With all of this time in prison, Knight’s empire began to crumble. In 2006, Knight ended up filing for bankruptcy and, as part of that, other lawsuits began to crop up. The most notable of these was Knight’s suit against Kanye West.
At a party hosted by West in 2008, Knight was wounded by a gunshot to the leg. In the suit, Knight claimed damages that included mental and physical pain caused by the shooting, loss of income, costs of surgery, and the theft of a 15-carat diamond earring worth approximately $147,000.
Suge Knight Arrested in 2015 after Fatal Hit-and-Run
On January 29, 2015, Knight was involved in a hit-and-run near the set of the N.W.A. biographic movie Straight Outta Compton. He ran over two men, killing one and injuring the other, and then he sped off in his truck.
Knight turned himself in to authorities the next day and was charged with murder. Due to multiple delays amid the departure of 15 lawyers, health issues, and legal issues involving members of his family, the trial date was finally set for September 2018.
Knight Denies Stealing a Camera, Claims He Was Protecting Child
Knight’s murder trial also postponed another trial for the theft of a paparazzo’s camera; it was moved until the murder trial was taken care of. Knight has denied stealing the camera.
According to comedian Katt Williams, who was charged along with Knight for the theft, not only did they not steal the woman’s camera, but the two men were protecting a child from being recorded.
Williams, who has had many runs-in with the police himself, said he and Knight saw a female paparazzo recording a five-year-old child in an alley. Williams and Knight assumed she was doing something untoward with the minor and they jumped into action, he said.
Williams says the photographer agreed to delete the footage of the child, but then she took off running. Knight and Williams followed in hot pursuit.
Video footage of the incident, though, seems to contradict Williams and Knight’s description of the events.
There was a child present, but Knight claimed it was his son. And the whole incident took place out in the open with many, many witnesses present.
Knight confronted the female photographer, repeatedly called her a bitch, and proceeded to threaten her. She denied taking any pictures of his son.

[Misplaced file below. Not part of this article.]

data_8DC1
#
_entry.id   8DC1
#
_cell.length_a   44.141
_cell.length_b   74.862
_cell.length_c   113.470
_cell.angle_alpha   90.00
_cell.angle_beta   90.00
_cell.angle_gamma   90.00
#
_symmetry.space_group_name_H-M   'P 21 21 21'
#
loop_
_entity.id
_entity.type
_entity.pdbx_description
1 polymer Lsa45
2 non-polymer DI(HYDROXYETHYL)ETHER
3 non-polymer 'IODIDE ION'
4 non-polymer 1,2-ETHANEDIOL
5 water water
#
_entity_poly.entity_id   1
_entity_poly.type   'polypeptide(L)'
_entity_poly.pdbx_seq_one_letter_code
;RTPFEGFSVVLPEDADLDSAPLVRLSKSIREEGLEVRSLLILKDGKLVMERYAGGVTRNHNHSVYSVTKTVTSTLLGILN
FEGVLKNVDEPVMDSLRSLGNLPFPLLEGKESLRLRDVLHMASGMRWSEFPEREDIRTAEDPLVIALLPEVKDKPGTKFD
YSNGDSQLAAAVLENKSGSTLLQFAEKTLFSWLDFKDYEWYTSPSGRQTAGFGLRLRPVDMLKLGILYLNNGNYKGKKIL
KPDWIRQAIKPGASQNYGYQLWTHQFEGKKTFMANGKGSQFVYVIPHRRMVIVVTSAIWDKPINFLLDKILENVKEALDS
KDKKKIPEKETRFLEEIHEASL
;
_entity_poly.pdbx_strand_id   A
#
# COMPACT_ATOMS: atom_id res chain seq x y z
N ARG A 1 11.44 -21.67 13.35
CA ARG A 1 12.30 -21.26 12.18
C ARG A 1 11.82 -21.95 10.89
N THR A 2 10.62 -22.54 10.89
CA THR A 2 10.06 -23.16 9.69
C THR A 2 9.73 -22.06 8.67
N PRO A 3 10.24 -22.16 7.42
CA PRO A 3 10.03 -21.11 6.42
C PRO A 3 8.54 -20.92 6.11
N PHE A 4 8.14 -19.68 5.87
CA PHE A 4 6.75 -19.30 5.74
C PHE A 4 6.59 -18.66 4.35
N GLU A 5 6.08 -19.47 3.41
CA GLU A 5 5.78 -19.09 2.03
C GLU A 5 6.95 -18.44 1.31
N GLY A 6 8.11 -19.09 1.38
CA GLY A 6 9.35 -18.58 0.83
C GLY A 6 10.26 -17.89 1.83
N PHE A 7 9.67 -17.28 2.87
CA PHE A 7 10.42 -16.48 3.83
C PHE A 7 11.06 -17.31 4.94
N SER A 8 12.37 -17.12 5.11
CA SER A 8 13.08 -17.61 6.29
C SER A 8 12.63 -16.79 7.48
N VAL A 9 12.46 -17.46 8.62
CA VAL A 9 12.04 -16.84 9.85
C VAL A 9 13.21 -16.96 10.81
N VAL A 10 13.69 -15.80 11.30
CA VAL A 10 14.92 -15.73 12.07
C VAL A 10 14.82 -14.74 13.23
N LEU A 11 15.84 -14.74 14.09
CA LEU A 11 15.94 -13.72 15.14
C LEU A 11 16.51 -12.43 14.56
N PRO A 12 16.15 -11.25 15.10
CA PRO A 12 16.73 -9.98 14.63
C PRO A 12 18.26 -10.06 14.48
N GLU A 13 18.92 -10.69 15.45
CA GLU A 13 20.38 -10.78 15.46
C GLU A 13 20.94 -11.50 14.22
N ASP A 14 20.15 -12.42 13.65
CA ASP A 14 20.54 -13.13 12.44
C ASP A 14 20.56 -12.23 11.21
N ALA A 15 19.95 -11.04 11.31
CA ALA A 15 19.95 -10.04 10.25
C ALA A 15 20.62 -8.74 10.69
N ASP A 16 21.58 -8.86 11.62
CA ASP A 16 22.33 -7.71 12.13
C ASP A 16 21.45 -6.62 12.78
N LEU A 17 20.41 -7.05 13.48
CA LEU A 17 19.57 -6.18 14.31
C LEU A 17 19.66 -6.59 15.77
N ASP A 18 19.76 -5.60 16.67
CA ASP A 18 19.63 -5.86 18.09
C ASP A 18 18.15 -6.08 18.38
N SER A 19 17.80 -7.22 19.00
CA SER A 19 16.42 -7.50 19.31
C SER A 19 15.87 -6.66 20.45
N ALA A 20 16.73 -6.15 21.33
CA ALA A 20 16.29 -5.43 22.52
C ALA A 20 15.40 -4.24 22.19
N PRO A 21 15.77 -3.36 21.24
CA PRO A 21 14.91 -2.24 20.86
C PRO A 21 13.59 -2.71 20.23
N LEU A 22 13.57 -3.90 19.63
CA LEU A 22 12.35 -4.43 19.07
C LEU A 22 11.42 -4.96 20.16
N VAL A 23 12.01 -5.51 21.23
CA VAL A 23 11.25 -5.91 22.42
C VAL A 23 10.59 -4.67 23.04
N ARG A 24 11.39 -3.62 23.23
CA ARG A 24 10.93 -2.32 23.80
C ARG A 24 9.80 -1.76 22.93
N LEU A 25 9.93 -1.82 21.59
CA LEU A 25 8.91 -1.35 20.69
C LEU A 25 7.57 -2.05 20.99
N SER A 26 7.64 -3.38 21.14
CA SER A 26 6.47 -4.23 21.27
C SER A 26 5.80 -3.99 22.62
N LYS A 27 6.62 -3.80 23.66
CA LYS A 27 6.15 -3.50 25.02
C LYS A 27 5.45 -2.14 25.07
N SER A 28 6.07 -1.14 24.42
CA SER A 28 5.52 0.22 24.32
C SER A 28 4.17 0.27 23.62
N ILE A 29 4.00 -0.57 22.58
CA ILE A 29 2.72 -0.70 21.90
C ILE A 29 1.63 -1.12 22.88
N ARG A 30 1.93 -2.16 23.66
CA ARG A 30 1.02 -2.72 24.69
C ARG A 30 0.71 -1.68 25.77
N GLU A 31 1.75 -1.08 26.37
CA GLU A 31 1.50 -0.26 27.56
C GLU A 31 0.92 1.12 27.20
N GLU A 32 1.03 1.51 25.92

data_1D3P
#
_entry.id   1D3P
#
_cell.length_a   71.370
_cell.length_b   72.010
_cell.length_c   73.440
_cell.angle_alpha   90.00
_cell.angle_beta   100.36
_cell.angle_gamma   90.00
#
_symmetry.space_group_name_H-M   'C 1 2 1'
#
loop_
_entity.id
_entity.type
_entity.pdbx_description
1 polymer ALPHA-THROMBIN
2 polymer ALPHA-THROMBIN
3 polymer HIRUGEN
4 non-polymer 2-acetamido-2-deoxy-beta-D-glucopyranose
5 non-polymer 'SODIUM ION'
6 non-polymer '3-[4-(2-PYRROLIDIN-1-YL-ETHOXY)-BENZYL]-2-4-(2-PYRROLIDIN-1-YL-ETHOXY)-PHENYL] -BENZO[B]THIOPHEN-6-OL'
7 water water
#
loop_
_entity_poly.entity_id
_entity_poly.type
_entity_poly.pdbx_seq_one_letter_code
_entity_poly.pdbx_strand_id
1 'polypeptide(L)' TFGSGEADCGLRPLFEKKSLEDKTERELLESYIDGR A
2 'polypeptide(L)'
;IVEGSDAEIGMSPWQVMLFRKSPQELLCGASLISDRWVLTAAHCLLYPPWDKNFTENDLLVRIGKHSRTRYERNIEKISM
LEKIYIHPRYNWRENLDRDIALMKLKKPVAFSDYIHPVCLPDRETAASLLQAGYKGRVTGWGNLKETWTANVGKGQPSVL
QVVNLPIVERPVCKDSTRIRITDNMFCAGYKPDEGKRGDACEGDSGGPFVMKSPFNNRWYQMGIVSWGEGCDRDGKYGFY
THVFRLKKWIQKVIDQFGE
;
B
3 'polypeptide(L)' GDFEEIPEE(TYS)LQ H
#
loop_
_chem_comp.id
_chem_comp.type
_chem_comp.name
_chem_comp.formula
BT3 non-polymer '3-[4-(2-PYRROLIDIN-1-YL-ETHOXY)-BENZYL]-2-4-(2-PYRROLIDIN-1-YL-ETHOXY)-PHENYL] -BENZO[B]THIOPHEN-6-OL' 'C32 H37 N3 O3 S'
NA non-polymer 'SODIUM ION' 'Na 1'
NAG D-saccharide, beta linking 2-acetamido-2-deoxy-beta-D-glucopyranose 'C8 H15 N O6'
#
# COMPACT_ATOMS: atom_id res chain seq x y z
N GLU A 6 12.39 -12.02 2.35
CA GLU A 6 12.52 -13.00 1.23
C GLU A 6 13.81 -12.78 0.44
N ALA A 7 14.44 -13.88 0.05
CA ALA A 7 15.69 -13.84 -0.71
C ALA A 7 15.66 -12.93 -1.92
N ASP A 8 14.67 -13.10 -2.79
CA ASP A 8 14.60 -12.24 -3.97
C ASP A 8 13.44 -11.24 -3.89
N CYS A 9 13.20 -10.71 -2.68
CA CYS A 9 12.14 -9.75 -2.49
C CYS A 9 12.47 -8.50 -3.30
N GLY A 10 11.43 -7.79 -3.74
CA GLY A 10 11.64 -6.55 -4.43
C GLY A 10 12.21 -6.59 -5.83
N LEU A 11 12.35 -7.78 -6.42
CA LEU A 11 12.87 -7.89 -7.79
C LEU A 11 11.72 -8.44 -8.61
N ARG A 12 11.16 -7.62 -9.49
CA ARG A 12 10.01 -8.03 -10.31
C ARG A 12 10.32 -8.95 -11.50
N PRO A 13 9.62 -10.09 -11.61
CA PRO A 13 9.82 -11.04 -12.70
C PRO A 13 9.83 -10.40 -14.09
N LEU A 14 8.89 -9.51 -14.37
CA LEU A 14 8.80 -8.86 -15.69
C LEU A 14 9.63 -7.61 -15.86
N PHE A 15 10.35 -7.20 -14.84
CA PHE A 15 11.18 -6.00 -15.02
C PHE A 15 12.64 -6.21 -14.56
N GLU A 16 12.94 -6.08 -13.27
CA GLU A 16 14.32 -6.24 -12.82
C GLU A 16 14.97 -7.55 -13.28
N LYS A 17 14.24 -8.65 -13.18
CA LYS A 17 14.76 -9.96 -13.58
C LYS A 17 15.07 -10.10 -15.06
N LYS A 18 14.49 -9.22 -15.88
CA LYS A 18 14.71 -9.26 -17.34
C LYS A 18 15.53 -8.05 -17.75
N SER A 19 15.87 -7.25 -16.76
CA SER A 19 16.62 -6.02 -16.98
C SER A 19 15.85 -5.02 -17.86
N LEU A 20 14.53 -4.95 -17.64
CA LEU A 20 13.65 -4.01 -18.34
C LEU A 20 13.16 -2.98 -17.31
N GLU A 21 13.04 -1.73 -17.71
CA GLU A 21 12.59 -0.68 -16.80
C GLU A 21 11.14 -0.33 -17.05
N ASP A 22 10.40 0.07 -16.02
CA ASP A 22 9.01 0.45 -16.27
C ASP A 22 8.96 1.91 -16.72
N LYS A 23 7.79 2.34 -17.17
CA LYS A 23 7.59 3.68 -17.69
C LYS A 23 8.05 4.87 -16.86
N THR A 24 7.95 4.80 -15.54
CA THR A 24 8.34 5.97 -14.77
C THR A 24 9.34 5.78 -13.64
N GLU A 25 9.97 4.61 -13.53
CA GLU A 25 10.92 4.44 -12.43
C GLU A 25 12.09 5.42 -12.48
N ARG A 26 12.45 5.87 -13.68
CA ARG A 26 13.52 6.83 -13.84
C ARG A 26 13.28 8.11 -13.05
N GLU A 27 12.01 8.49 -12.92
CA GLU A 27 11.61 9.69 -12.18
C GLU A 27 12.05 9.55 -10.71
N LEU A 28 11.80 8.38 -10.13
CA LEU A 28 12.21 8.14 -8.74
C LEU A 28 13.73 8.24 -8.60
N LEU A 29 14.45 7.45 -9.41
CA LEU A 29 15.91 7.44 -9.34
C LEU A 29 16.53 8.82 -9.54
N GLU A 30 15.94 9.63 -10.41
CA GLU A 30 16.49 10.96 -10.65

Charged with Threatening Straight Outta Compton Director
Suge Knight’s legal woes continued unabated.
In 2017, Knight was charged with one felony count of making criminal threats over the phone and via text message against Straight Outta Compton director F. Gary Gray in 2014.
In August 2017, a grand jury indicted Knight for making criminal threats against Gray.
Gray was filming a scene for Straight Outta Compton when he received a phone call from Suge Knight. Knight was furious with the way he was being portrayed in the movie, according to police testimony. He was also not happy about not receiving any compensation.
Gray eventually hung up on the angry Knight. Undeterred, Knight called back two more times, but a busy and perhaps fearful Gray ignored the calls.
Shortly thereafter, Gray received a text message.
“I will see u in person … u have kids just like me so let’s play hardball,” Knight wrote, according to court records. He ended the message with a couple of expletives and a racist slur.
Gray was clearly frightened of Knight. He spent two days avoiding questions about the incident during a February 2017 grand jury hearing. During the hearing, Gray said he couldn’t remember anything about the text messages.
Incredibly, Gray had trouble remembering details about Straight Outta Compton, a film he had directed and for which he had received an Academy Award nomination. As Deputy District Attorney Cynthia Barnes said, “He’s so afraid he came in here and lied under oath. He’s perjuring himself because he’s that afraid (of Knight).”